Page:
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Gameplay and game theory are some of the most valuable tools to teach information security. Game theory is a branch of mathematics that allows us to reason through cyberattack/defense scenarios without spinning in philosophical circles. It allows you to model probabilities on how someone else will take action and what you should do to counter that action.

And it’s a critical part of an effective cybersecurity strategy, which is why the U.S. military has run a number of game theory training programs to date.

The All-Army Cyberstakes is a 10-day long cybersecurity-based capture-the-flag competition. All members of the military and U.S. government are invited to play with the goal of training. Other similar but shorter programs have been run, too, featuring attack and defend scenarios.

Perhaps the grandest example was the Defense Advanced Research Projects Agency (DARPA) Cyber Grand Challenge in 2016, in which seven teams constructed autonomous systems designed to play an attack and defend-style capture-the-flag without any human intervention.


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My team was one of the finalists in that challenge.

The Cybersecurity Competitions to Yield Better Efforts to Research the Latest Exceptionally Advanced Problems (CYBER LEAP) Act of 2020 builds on these existing programs. Sponsored by Senators Roger Wicker, R-Miss, Jacky Rosen, D-Nev., and Cory Gardner, CyberLEAP would instruct the Commerce Secretary to establish national challenges to “achieve high-priority breakthroughs in cybersecurity by 2028” in five areas: the economics of a cyberattack, cyber training, emerging technology, reimagining digital identity and federal agency resilience.

It would establish a coherent policy toward finding the best cyber talent within the US Government. Senator Rosen, a former computer programmer, told NextGov, “Investing in our cybersecurity workforce is vital for our national security and our economic future.”

Unfortunately, the legislation, which passed a committee vote in May, has now stalled on the U.S. Senate floor. It needs to be passed. At a time when there are legitimate security concerns around the upcoming presidential election, with our financial instructions, and even our drive to find an effective vaccine for COVID-19, we need a commitment to educating our government employees and officials on best practices for cybersecurity. And what better way to learn than through gamification?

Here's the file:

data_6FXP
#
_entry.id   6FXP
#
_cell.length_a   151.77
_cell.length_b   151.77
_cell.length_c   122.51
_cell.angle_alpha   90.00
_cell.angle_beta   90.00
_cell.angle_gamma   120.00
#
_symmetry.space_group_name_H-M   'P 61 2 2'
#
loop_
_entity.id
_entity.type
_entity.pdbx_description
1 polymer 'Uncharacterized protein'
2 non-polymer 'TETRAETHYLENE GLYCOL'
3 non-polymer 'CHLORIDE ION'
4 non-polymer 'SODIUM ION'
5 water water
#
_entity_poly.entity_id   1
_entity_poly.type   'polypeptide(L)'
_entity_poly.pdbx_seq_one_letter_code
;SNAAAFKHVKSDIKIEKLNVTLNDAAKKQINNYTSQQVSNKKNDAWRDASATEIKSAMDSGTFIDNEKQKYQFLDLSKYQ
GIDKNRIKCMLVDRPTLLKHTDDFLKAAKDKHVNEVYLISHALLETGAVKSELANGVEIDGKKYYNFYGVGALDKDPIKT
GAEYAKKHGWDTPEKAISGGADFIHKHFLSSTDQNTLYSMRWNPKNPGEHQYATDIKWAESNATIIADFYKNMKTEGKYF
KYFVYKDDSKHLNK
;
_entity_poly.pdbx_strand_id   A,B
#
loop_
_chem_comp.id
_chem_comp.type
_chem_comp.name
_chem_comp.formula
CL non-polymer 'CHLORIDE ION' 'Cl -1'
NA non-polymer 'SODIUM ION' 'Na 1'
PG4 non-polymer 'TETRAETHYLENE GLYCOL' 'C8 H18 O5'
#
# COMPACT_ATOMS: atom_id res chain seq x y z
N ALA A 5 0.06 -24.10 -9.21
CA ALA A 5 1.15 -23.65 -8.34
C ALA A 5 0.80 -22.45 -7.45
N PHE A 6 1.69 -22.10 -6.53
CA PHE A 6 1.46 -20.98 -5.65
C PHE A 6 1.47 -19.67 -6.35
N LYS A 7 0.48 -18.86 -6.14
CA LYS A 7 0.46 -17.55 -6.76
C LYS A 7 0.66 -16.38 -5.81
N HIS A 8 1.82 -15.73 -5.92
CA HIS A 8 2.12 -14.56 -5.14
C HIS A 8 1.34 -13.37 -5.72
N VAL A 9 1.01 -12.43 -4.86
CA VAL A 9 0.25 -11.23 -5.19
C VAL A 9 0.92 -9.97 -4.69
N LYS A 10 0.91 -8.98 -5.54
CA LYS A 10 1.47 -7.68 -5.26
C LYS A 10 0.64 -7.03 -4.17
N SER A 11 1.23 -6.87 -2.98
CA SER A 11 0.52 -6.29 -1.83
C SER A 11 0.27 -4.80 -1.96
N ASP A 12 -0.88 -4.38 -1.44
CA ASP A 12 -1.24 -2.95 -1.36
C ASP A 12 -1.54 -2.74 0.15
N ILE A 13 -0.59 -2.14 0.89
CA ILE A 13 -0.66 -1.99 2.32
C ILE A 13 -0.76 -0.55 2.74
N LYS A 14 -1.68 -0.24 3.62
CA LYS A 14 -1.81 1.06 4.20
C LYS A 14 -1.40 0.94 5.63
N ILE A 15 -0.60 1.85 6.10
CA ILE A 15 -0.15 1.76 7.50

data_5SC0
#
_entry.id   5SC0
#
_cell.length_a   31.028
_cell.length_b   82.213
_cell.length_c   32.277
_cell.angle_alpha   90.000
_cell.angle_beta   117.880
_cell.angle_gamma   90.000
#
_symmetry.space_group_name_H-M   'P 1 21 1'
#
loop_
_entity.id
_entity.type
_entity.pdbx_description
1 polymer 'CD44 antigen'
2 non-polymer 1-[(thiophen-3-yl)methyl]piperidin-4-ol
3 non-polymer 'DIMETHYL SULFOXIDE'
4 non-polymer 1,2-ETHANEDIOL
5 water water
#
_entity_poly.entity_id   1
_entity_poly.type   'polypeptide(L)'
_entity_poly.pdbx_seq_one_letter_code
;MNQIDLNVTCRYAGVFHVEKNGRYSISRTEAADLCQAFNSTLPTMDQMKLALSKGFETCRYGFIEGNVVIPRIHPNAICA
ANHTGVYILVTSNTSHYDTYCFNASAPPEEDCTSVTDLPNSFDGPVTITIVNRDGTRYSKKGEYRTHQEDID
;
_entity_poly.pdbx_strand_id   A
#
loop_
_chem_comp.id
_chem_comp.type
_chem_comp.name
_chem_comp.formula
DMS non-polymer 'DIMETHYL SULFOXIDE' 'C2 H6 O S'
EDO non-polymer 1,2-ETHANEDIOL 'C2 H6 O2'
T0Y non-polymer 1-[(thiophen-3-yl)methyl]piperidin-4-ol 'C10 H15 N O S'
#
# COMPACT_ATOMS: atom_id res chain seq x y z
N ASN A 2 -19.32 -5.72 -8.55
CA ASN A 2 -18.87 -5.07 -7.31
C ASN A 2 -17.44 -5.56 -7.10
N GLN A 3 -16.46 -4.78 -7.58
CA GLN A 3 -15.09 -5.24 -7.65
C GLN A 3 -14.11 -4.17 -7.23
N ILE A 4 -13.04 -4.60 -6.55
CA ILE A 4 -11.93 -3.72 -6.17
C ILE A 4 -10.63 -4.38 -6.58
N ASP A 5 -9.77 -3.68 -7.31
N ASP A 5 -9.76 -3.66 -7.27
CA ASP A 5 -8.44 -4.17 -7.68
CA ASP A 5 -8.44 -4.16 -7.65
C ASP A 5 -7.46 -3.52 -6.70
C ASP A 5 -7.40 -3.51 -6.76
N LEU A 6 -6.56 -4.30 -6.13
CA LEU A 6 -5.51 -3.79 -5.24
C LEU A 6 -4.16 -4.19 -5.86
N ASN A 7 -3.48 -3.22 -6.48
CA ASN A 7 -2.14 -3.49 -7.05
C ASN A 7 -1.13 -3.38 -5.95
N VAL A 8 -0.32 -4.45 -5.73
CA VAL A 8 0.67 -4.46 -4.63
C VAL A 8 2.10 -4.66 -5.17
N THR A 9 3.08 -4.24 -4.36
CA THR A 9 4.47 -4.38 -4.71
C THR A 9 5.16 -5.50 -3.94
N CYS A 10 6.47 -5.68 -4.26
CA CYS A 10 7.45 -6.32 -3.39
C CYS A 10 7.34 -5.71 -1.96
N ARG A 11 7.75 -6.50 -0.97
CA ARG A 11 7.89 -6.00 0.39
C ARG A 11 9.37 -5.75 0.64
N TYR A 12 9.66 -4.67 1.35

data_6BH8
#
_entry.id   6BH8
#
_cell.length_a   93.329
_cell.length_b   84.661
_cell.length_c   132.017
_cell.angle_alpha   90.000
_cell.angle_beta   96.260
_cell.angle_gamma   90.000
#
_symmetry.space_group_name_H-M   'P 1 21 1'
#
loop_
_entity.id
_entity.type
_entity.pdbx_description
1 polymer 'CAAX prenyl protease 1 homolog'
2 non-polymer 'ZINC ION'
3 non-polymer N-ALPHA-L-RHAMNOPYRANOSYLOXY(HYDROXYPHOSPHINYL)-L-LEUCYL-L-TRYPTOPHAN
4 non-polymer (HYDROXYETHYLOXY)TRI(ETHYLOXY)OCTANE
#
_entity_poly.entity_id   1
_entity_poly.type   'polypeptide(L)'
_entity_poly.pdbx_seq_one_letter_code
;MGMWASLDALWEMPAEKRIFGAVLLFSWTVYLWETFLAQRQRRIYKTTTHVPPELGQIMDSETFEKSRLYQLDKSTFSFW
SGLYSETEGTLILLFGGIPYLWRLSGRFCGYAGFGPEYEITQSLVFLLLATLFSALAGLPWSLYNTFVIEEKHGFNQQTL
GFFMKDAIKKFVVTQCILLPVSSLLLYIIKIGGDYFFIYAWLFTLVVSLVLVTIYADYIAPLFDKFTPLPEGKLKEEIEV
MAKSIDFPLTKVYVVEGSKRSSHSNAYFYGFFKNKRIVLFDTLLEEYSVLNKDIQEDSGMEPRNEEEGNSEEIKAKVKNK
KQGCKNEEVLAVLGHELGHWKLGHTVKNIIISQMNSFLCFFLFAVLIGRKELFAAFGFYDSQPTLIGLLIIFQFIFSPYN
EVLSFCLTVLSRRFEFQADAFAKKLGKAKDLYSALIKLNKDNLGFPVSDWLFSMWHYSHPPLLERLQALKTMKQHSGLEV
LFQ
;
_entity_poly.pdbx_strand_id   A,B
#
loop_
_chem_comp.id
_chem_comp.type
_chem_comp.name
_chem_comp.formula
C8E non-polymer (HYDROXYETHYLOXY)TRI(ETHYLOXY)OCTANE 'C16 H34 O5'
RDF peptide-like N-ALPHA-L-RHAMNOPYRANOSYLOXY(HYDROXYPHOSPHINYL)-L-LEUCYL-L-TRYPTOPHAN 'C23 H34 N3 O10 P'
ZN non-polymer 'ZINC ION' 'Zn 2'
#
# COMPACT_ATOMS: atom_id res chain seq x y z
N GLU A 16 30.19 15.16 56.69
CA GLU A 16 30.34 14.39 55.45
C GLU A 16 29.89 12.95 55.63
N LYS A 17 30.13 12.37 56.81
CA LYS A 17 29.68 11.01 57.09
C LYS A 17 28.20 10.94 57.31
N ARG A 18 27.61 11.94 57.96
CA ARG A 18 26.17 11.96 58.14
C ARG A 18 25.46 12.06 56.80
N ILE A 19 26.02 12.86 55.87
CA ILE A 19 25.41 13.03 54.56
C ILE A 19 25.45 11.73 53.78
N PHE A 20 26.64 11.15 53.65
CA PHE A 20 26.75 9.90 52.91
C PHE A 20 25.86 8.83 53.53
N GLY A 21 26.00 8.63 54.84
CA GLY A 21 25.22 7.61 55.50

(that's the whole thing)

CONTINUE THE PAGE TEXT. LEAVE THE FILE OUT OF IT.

Results from the CyberStakes program have already been beneficial. Former DARPA project manager Frank Pound said that before the military competitions started in 2014, it was hard to find somebody in military leadership who actually knew the low-level details of software exploitation, and why it mattered. Or what’s happening in a computer’s memory with buffer overflows. Or how the memory of a program can be manipulated from the outside by an adversary. He said that unless you understand those nuanced problems, it is hard to make good military strategy decisions about how to defend against them.

So game theory can influence policy decisions. It can highlight where we can place incentives that may not be obvious and whether those incentives actually change the game we (think) we’re playing.

In cyber, you don’t have certainty in what exploits your adversary knows about, whether they are using an exploit they already disclosed, and whether your zero-day is really a zero-day (again, no visibility). So it’s critical that our military has experience in navigating attacks and defence on the cyber front through effective training.

It’s critical that the Senate move the CyberLEAP bill forward to ensure we have the cybersecurity skills we need to keep the country protected.

David Brumley is CEO and co-founder of CMU professor (currently on leave).

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